Maui OnStage’s 2018 Maui Fringe Fest takes place this weekend at the Iao Theater in Wailuku. This year’s festival features some incredible, award-winning playwrights and actors, as well as some new faces to Maui. From lighthearted musicals to intense retrospectives, the Maui Fringe Fest has something for every theater lover. I sat down with three of the festival’s playwrights to talk about their performances this year.
David LeBarron, a fringe fest veteran, first performed his piece The Sex Life of Achilles at Hollywood Fringe seven years ago. Now a mentor at the Hollywood festival, LeBarron is excited to share his piece with Maui residents and talk with aspiring young artists. His play revolves around the ancient Greek hero Achilles, and follows his love affair with Patroclus. It’s been called a bawdy, and heartbreaking retelling of the tragic story of Achilles, told through the eyes of three mourners the hero left behind.
“It’s interesting,” said LeBarron. “Seven years ago there was a lot of flack towards the concept of bisexuality.” He described an opening scene where he had to explain to the audience that there were no sexual restrictions in these ancient times. “Now fluidity has become such a mainstay that we dropped that whole part,” he said. It’s a change LeBarron is happy to see.
Theatre has long been a vessel for telling stories, and many artists use this vessel to tell the truths of the world around us. Qurrat Ann Kadwani is one such playwright. Her play They Call Me Q was the 2013 Maui Fringe Fest winner, and she’s excited to be back on Maui performing a new piece, Intrusion.
It’s set 20 years in our future, when rape has seemingly been eradicated from society. Then one woman comes forward.
“We see the views of eight different characters that represent different sectors of our society: a politician, a prosecutor, psychologist, theater professor, a school child and several others, and how [this event] has impacted them,” she said. “What starts to happen is this future society starts to reflect our current society.”
The idea for the play came to her after hearing about the fatal gang rape of Jyoti Singh in India, a horrible crime that made headlines around the world in 2012. Kadwani said she wondered why only this one case made the news, when rape is such a global problem that happens in so many different ways.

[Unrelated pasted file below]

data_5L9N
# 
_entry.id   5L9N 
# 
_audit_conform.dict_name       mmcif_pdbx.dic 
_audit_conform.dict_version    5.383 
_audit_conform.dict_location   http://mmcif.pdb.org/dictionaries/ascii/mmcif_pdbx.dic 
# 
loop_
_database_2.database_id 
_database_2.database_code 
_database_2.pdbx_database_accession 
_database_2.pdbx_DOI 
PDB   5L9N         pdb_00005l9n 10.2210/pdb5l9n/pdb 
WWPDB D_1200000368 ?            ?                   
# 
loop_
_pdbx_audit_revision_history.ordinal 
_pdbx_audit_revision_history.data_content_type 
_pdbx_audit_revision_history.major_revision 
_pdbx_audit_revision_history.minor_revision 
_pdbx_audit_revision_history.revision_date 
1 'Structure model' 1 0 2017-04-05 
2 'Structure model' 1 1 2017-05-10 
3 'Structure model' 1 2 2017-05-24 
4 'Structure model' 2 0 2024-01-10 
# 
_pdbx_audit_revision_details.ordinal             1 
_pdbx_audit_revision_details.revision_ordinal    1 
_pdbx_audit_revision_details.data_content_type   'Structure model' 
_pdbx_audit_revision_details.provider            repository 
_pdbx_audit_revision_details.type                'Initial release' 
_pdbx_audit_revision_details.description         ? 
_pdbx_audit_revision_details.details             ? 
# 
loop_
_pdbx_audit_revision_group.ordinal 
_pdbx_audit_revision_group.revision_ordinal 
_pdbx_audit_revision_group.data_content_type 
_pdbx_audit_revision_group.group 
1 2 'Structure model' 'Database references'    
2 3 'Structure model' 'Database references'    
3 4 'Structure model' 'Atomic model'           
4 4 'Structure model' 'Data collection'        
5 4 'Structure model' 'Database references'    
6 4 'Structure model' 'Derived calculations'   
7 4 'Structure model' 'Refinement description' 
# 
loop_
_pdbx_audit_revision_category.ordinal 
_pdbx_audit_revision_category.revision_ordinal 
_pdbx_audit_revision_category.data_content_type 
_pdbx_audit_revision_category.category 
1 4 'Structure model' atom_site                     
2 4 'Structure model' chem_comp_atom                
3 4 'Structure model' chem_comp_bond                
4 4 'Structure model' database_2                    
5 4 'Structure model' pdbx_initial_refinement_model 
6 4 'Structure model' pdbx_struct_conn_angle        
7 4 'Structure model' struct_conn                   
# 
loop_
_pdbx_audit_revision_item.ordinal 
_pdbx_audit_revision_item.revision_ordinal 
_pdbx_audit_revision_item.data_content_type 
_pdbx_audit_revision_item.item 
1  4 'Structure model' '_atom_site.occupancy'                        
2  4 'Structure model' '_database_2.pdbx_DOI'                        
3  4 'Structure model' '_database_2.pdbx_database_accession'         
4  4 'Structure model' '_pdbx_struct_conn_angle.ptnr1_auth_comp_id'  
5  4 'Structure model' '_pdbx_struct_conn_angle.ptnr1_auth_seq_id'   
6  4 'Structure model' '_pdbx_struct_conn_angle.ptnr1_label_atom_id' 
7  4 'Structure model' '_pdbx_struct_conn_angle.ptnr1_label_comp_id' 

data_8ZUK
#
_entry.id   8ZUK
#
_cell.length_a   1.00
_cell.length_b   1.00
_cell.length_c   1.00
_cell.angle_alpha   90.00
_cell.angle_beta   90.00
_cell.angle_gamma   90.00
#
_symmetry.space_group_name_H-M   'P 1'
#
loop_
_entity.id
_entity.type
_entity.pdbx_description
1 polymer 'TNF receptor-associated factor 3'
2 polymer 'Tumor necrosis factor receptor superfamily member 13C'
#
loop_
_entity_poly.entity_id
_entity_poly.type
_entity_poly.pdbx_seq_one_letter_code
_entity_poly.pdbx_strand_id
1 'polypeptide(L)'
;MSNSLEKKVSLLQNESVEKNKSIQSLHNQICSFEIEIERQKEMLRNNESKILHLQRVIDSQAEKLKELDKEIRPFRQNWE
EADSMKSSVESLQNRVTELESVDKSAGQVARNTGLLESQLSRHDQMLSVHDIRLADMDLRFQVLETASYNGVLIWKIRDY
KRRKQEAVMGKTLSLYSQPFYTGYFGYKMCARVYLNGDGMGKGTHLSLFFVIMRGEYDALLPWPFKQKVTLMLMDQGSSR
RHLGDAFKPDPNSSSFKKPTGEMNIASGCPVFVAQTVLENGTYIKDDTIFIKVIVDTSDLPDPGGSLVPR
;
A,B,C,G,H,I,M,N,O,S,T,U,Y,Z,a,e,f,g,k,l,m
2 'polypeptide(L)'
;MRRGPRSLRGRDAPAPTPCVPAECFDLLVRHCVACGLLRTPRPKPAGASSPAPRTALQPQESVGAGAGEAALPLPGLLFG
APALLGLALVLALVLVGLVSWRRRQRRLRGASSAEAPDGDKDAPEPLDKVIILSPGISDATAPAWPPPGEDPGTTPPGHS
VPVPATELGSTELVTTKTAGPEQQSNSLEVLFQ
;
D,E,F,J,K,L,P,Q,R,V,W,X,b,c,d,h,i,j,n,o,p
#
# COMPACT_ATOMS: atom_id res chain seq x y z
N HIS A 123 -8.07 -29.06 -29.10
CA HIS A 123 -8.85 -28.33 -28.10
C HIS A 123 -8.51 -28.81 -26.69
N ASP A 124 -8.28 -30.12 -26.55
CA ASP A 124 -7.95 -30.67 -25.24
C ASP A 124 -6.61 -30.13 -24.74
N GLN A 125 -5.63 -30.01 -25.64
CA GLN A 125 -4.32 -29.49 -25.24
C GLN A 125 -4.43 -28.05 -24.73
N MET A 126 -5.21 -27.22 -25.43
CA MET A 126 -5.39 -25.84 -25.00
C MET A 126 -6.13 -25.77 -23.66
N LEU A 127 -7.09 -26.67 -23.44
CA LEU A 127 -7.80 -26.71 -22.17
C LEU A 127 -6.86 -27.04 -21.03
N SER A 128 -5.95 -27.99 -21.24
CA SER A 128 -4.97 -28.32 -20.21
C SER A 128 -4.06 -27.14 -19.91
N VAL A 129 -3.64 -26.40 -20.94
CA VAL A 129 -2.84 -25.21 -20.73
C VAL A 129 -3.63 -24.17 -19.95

“It’s a problem we wish didn’t exist, so we brush it under the rug,” she said. “I try to give a big scope of the issue so that the audience can come out of the show feeling like they received an education.”
Then there’s Alison Logan, known as New Orleans’ “Original Classy Broad,” will present her comedy Courted. It’s a presentation of heartfelt but hilarious bad relationship stories that led Logan to where she is today. Consider it a comedic journey that makes the audience the final jury on bad boyfriends.
“There was a lot of comedy fodder in my own life experiences, and I figured I should capitalize on my misery,” said Logan. “I think it’s definitely relatable, and I want the audience to leave saying, ‘Guess what, she hasn’t found the one yet, but she’s still a good human being and she’s happy.’”
And that’s just three of the eight or so shows the Maui Fringe Festival is offering this year.
“Fringe theater is all about embracing the new and taking a leap of faith,” said Michael Pulliam, who coordinates the festival each year. “These artists take the leap to present personal passion projects. It’s a chance to witness artists presenting brand new theater, and even world premieres that no one has ever seen, right here on Maui.”
Photos courtesy Maui OnStage